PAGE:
I started Claire-Louise Bennett's debut novel Pond with only the suggestion that it was one of the most anticipated and intriguing books of the year. Like all great books, it's best to go in blind and let the author teach you the rules of their world as you go. So if you trust me, I suggest clicking out of this and simply picking up a copy.
If you didn't heed my advice, Bennett's novel centers around a remarkably perceptive and somewhat unhinged narrator who has sheltered herself into a cottage in the countryside. For most of the book we're not exactly sure where, and it really doesn't matter. Mostly the unnamed narrator's days are concerned with tending her garden and thinking about plants, rearranging decorations and furniture, discussing upcoming community events and the party she plans to have, and then what I would call prolonged metaphysical ruminations--or what she terms "minor foibles." Take for instance the moment she comes upon a jarring, unnecessary sign introducing the pond near her cottage:
"One sets off to investigate you see, to develop the facility to really notice things so that, over time, and with enough practice, one becomes attuned to the earth’s embedded logos and can experience the enriching joy of moving about in deep and direct accordance with things. Yet invariably this vital process is abruptly thwarted by an idiotic overlay of literal designations... How will I ever make myself at home here if there are always these meddlesome scaremongering signs everywhere I go?"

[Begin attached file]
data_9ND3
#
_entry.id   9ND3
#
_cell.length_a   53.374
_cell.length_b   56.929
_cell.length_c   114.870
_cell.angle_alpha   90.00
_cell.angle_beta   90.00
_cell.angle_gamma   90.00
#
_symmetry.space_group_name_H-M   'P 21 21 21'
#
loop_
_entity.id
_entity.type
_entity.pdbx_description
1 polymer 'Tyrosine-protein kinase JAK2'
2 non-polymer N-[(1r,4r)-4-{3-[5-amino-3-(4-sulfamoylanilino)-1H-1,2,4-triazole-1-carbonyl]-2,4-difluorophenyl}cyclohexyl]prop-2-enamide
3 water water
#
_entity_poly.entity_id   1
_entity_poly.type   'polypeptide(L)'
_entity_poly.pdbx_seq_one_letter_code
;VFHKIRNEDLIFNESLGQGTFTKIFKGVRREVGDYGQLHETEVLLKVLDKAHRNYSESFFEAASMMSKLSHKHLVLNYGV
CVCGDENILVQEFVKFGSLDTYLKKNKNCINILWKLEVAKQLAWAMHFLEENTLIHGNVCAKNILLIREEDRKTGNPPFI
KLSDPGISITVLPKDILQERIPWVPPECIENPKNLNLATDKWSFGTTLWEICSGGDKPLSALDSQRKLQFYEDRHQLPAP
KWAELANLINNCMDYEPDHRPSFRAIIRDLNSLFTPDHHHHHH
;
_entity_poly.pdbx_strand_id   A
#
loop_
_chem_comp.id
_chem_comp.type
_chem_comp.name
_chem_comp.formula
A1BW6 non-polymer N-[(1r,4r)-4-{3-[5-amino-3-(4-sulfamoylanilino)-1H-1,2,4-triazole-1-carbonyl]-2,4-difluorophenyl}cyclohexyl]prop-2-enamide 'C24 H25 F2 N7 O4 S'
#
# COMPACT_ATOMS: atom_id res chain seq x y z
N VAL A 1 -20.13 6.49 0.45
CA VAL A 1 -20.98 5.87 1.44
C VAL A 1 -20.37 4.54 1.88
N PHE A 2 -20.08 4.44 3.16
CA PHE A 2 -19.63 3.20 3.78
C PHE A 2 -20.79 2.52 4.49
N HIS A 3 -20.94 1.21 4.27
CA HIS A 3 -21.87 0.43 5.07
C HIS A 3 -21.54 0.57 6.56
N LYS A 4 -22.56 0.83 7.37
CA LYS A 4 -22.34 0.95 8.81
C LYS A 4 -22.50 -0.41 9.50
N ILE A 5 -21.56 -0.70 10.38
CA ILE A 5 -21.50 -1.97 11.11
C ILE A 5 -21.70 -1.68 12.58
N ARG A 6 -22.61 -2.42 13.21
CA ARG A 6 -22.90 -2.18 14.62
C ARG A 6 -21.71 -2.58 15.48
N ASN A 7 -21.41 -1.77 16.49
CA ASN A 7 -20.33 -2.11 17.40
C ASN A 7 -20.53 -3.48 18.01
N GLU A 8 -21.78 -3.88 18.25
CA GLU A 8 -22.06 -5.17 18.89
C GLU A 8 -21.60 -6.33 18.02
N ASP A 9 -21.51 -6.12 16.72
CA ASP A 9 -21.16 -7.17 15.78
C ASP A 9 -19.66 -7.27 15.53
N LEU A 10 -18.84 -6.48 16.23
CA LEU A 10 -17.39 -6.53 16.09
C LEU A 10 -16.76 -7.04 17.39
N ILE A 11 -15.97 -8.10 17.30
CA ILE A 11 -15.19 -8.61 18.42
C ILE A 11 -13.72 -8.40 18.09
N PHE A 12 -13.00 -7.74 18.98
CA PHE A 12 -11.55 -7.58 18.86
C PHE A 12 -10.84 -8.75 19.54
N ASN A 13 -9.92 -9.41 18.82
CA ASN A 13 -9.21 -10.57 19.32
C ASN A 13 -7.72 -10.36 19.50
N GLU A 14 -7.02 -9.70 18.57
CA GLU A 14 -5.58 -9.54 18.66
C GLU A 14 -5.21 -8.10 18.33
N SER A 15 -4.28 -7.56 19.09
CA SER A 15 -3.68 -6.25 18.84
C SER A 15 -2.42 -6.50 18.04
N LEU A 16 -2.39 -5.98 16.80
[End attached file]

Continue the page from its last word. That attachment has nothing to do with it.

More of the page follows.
Through close and tactile examination the narrator's inner life begins to emerge and the story takes off. We learn that there is an unresolved love in her past, or possibly more than one. After a stretch of sobriety she realizes her drinking has both encouraged and distorted all of her past relationships. Sorting through storage she finds an old "love letter intent on pushing right into every corrosive crevice and scabrous contour of its own impossibility." The love is dead, but the letter is suddenly alive for her now no longer attached to the passion of the first reading. This rupture opens up a flood of thoughts, emotions, and requisite actions that feel immediate and real--at least from my experience of rereading emails. Later Bennett focuses her powers on describing the turmoil of seeing an unknown young man coming past her house. Then the collective staring of a confused heard of cows, their coordinated but still chaotic movements. The way raindrops will continue to fall long after the storm has past, dropping slowly from one leaf to the next, making their way to the forest floor.
Because the book is from Riverhead and I'm an American, I assumed this unnamed cottage town was somewhere in America until I came to the line "I live on the most westerly point of Europe." I then frantically flipped back to the title page and discovered the novel was first published in Ireland. I also discovered that the chapters were actually stories, published as earlier versions in various journals, and I realized this wasn't a novel at all. I felt duped, and I picture Bennett being pleased by that.